You Have to Teach People How To Love You
You, like me, may have found yourself in recent weeks with a new living situation. I imagine the shelter-in-place orders have turned some things about your habitation situation on its head: your beloved is now your co-worker, you’ve added “home school teacher” to your already-big title of Parent, or maybe you are spending more time alone than ever.
Just before the shelter-in-place orders took effect, my honey and I packed our car and our cat to move to my great-grandad’s home in a canyon north of Fort Collins. We spent three weeks adjusting to our New Normal, which included a lot of “emotionally missing each other.” Our roles and our space were confused, my house plants are sheltering-at-a-friend’s-place and I miss them, the art and pictures that make my home, Home, are stuffed tightly into boxes.
(To be clear: I am very, very grateful to be here. Blessed beyond belief that even with a loss of a job I have access to shelter, nourishment, a river, and an environment teeming with life and fecundity. I’m watching a squirrel and rabbit chase one another as I write this.)
My dad moved in with us about two weeks ago, and we are now navigating the tectonic plates of communication as they rumble and threaten to loose the foundation we’re standing on. The friction is hot, and our disagreements feel unsolvable on days.
Do you feel me? Does this pandemic have you bumping up against seemingly unsolvable issues?
I am certain our situations look different, and the challenges we face in our respective homes are varied.
And I am certain that it is more important now than ever, in this fragile and tender time, to teach our people how it is we would like to be loved and communicated with.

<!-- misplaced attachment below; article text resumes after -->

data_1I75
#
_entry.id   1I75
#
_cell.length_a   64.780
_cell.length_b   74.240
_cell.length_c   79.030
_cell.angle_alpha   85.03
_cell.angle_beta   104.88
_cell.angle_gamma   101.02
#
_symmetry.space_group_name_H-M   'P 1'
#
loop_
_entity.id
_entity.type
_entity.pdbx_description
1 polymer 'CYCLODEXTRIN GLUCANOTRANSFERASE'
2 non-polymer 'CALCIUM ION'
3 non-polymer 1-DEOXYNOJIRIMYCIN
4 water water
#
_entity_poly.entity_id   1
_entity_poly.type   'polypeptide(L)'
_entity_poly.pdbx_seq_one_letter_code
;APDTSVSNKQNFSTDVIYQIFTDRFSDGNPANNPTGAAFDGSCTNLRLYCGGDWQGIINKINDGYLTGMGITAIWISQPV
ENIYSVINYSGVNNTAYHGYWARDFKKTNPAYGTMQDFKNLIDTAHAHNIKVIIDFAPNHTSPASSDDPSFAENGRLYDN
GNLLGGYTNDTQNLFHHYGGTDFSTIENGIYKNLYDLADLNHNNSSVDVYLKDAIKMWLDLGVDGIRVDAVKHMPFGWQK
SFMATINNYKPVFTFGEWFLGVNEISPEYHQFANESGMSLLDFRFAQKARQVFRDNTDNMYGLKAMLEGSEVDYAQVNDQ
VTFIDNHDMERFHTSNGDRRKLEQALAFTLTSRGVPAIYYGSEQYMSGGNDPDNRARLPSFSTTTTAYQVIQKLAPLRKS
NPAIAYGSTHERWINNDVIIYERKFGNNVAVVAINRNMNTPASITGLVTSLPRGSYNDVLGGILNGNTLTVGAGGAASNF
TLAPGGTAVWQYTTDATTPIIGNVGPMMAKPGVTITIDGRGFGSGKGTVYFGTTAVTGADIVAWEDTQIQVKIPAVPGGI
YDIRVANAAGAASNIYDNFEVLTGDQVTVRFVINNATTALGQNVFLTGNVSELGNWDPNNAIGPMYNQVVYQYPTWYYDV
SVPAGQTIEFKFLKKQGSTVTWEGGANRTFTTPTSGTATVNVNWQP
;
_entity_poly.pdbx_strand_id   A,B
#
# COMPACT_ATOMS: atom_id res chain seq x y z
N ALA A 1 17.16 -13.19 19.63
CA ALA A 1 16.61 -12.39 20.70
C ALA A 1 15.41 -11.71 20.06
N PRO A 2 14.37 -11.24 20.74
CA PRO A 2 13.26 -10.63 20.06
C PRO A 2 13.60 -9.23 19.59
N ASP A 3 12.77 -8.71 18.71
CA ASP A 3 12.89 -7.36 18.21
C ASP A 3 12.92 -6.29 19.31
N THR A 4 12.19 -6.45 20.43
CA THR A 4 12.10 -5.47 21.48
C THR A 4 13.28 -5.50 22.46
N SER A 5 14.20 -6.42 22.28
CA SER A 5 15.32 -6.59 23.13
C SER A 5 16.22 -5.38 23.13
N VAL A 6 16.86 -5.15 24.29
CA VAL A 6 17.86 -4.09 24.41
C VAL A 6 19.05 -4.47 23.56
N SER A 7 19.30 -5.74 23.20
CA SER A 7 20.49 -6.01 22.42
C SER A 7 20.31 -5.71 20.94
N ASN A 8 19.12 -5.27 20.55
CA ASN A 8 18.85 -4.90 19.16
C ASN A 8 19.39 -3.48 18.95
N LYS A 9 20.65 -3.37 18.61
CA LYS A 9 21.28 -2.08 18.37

It is abundantly clear to me that, if this living situation is going to work - if my honey, my dad and I want to continue staying friends, or manage a civilized household - We Cannot Get There Guessing.
We have to teach one another what we need.
We have to teach one another how we would like to be loved.
We have to teach one another how we would like to be communicated with.
It might sound like, "I need you to see that I am sad, then give me a hug, then ask me if I need anything." Or, "I've been rage-cleaning the dishes for six weeks now and would like to create a schedule with you."
And it’s insane - insane! - to hope we get to a point of peace by guessing and hoping. The hearts that make up my new, makeshift family are learning to be explicitly clear with our needs, to the point of hilarity (“Do I really need to tell you that I would like my coffee ground in the morning, and not the night before?”), and how to adjust when those needs simply cannot be met.
Ask yourself the questions (and consider journaling on the answers):
- How do I need to be loved right now?
- Have I communicated that?
- Is there an area of my life where I’m hoping people will get it right?
- How do I want to be communicated with right now?
- What do I need to do or say to better teach my loved ones how to love me?
Because how will your people know what to do if you don’t tell them?
I love you. And I’m standing in solidarity with you.